Default: 339334
Default with Spaces: 120313

Transposal: Serving as a source of evidence (10) / Country’s Olympics Games statistic (5 5)


* * *


I saw a production of God of Carnage last weekend. I had vague recollections of the play from the Tony Awards (it was one of James Gandolfini’s last stage roles) but I didn’t know much about the plot or that it was a French play that was translated to English for its Broadway run and subsequent North American performances. The original play is set in Paris, but the translation relocates the setting to New York and includes a few other cultural changes. One French reference that was not changed in the production was a clafoutis eaten by the two married couples; it inspires a conversation in which clafoutis recipes are compared. The term for a fruit-filled French cake was new to me, and while I can imagine that many New Yorkers bake and enjoy it, a translation to “cobbler” or something more American would have made more sense in context. Is this dessert more common in the States than I realize?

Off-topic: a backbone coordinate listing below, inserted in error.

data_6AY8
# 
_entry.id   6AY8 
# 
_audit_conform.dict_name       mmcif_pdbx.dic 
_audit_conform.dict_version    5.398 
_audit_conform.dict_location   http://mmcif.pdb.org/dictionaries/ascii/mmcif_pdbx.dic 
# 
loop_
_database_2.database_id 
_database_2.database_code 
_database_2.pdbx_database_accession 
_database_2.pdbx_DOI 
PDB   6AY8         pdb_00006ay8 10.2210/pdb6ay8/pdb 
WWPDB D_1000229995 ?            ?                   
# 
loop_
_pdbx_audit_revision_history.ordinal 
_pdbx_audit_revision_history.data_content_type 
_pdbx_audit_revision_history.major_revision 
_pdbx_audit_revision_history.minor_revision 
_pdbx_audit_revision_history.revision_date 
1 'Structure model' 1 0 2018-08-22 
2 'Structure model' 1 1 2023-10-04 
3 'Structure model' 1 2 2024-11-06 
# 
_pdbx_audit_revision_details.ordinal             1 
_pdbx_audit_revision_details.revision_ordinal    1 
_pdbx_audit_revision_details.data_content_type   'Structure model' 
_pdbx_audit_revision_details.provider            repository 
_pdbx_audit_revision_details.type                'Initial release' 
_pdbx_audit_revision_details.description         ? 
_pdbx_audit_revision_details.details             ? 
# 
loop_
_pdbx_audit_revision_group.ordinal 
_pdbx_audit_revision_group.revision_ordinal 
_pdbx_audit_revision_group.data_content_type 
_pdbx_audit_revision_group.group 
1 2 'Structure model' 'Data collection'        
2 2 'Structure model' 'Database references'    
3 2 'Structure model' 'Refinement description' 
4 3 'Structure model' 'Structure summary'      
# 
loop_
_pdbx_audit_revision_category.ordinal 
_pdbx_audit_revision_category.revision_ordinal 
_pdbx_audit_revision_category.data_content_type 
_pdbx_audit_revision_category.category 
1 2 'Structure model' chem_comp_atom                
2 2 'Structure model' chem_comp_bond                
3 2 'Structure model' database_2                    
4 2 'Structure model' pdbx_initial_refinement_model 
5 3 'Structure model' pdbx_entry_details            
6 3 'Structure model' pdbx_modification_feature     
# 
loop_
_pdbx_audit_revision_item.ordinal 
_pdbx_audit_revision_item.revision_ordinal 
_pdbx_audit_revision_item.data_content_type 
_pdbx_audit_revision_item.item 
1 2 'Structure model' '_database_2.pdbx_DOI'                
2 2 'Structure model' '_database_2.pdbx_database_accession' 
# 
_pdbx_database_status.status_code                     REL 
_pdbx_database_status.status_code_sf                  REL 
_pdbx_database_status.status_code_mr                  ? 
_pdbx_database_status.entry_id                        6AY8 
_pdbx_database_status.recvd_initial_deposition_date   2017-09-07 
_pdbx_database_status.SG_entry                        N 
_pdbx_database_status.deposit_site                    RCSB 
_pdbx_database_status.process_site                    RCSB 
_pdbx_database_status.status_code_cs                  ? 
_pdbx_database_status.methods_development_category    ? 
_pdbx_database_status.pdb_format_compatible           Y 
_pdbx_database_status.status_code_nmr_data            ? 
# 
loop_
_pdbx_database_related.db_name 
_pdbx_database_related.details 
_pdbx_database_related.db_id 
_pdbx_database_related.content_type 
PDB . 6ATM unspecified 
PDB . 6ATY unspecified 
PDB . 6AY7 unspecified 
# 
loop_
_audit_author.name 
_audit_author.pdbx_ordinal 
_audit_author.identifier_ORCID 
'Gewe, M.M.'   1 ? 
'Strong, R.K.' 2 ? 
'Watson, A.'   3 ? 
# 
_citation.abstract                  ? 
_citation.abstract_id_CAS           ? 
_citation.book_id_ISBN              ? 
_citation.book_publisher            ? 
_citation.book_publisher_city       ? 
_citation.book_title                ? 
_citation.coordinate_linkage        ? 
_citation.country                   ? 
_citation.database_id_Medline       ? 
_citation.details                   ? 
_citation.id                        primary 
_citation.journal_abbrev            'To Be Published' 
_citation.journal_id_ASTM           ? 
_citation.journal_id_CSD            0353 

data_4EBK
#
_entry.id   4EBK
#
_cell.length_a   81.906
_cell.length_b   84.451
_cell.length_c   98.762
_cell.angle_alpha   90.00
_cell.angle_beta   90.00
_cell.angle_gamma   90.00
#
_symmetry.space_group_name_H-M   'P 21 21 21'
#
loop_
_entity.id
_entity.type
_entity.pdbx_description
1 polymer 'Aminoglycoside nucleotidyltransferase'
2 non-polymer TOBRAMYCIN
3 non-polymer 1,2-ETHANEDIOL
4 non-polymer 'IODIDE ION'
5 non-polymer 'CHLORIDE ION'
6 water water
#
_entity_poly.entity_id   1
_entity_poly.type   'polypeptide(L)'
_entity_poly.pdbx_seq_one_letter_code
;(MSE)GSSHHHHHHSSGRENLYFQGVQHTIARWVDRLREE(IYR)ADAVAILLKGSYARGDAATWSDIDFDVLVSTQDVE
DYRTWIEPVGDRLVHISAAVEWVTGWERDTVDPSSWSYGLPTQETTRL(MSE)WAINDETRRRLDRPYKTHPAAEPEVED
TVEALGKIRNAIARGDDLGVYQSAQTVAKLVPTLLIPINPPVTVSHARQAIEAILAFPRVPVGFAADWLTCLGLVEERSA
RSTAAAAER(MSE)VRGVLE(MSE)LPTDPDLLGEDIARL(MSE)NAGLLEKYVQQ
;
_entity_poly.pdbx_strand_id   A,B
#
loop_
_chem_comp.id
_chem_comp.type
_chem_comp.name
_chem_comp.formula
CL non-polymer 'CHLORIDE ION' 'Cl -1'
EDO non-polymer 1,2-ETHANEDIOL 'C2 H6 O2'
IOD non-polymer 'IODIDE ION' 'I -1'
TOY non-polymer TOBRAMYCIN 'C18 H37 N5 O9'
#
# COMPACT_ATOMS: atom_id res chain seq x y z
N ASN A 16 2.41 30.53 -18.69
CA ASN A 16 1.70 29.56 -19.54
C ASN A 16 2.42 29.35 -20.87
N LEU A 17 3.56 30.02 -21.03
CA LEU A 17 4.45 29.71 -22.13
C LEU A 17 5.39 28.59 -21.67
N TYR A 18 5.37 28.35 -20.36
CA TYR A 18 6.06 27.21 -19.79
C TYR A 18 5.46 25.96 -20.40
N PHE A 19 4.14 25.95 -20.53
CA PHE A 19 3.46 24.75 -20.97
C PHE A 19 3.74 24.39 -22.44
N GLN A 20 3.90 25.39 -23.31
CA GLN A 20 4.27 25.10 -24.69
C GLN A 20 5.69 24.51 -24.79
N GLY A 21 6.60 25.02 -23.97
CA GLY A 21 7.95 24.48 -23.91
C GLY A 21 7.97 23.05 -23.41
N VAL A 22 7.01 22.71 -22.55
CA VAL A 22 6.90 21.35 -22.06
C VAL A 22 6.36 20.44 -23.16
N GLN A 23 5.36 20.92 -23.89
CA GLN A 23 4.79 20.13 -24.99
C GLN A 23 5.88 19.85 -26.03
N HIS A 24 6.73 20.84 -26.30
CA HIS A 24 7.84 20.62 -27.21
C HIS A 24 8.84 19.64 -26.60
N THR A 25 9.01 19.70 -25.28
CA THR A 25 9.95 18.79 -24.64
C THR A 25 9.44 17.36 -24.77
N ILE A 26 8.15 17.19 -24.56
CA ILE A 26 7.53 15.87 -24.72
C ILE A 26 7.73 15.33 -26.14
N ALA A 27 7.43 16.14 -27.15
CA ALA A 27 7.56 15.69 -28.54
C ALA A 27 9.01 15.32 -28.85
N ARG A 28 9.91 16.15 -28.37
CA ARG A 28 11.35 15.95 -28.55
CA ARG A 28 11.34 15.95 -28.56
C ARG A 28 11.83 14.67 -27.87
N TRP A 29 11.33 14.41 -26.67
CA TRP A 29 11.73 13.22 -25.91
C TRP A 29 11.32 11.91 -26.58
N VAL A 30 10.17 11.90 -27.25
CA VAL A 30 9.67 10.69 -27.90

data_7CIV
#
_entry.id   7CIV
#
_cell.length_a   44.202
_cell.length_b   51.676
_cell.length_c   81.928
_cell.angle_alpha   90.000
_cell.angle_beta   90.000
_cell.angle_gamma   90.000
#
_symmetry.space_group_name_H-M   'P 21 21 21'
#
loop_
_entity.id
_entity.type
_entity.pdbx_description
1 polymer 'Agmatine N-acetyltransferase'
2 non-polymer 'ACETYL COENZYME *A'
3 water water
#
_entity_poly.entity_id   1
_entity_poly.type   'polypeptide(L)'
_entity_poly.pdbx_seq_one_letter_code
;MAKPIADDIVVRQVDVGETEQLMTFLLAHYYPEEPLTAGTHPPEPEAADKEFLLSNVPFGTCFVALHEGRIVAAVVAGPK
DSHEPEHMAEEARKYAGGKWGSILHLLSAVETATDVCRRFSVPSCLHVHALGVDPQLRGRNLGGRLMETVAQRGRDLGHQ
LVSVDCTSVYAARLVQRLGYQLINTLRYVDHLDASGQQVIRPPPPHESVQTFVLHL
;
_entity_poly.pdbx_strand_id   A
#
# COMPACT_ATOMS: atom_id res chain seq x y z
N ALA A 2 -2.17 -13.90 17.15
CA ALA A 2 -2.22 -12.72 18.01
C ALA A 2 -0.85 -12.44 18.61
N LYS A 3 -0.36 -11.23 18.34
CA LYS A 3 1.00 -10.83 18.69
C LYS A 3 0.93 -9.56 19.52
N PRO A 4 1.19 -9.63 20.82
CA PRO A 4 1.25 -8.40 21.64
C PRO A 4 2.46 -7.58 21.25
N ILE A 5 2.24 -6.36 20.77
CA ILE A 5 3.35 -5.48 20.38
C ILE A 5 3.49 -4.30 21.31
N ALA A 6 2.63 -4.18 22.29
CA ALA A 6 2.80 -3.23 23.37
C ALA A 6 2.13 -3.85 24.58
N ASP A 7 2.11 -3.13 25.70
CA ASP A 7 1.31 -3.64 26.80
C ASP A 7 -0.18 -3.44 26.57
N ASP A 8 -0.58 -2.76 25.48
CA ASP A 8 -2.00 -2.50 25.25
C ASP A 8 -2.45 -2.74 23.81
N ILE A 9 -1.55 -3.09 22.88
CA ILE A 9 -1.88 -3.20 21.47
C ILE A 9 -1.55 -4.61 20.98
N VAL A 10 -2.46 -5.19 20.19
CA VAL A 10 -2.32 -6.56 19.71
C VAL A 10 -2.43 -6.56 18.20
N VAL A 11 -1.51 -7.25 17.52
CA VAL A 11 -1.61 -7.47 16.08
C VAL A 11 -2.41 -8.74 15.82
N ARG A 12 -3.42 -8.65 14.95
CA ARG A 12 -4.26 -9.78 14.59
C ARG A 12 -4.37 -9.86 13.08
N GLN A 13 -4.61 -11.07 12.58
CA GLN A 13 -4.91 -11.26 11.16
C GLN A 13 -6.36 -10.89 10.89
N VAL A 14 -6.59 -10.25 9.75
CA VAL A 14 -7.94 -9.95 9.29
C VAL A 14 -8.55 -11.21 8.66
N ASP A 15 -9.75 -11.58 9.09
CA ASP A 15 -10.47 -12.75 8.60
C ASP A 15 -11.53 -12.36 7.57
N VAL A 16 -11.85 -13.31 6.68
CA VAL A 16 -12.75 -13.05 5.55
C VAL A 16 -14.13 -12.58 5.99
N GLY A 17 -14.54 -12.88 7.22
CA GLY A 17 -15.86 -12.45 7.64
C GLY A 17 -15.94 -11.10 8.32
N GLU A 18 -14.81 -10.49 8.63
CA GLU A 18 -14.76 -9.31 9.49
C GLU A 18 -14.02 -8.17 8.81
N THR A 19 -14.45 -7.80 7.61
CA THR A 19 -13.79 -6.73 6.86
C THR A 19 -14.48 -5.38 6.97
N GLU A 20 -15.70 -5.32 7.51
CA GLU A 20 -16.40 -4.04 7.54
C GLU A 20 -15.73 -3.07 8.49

When I added this phrase to Default, I thought the the letters looked good for the second row in a stack and I decided to use it as a Washington Post seed. The entry didn’t work out very well, though it led to a fill I liked in the opposite corner, so I kept the corner I liked and deleted the seed corner. When I retried the entry in an Unthemely, I had better luck using it in a stack in the bottom of the grid than the top. The fact that I stopped correcting Default fill scores at the tens becomes evident when I use an 11-letter seed for a themeless stack.


The center for the St. Louis Blues got some coverage last weekend due to his shootout prowess in a hockey prelim against Russia in Sochi. He has a good crosswordese surname, and, with his initials, he could appear in a cryptic crossword with a clue involving a “kid breaking tie.”

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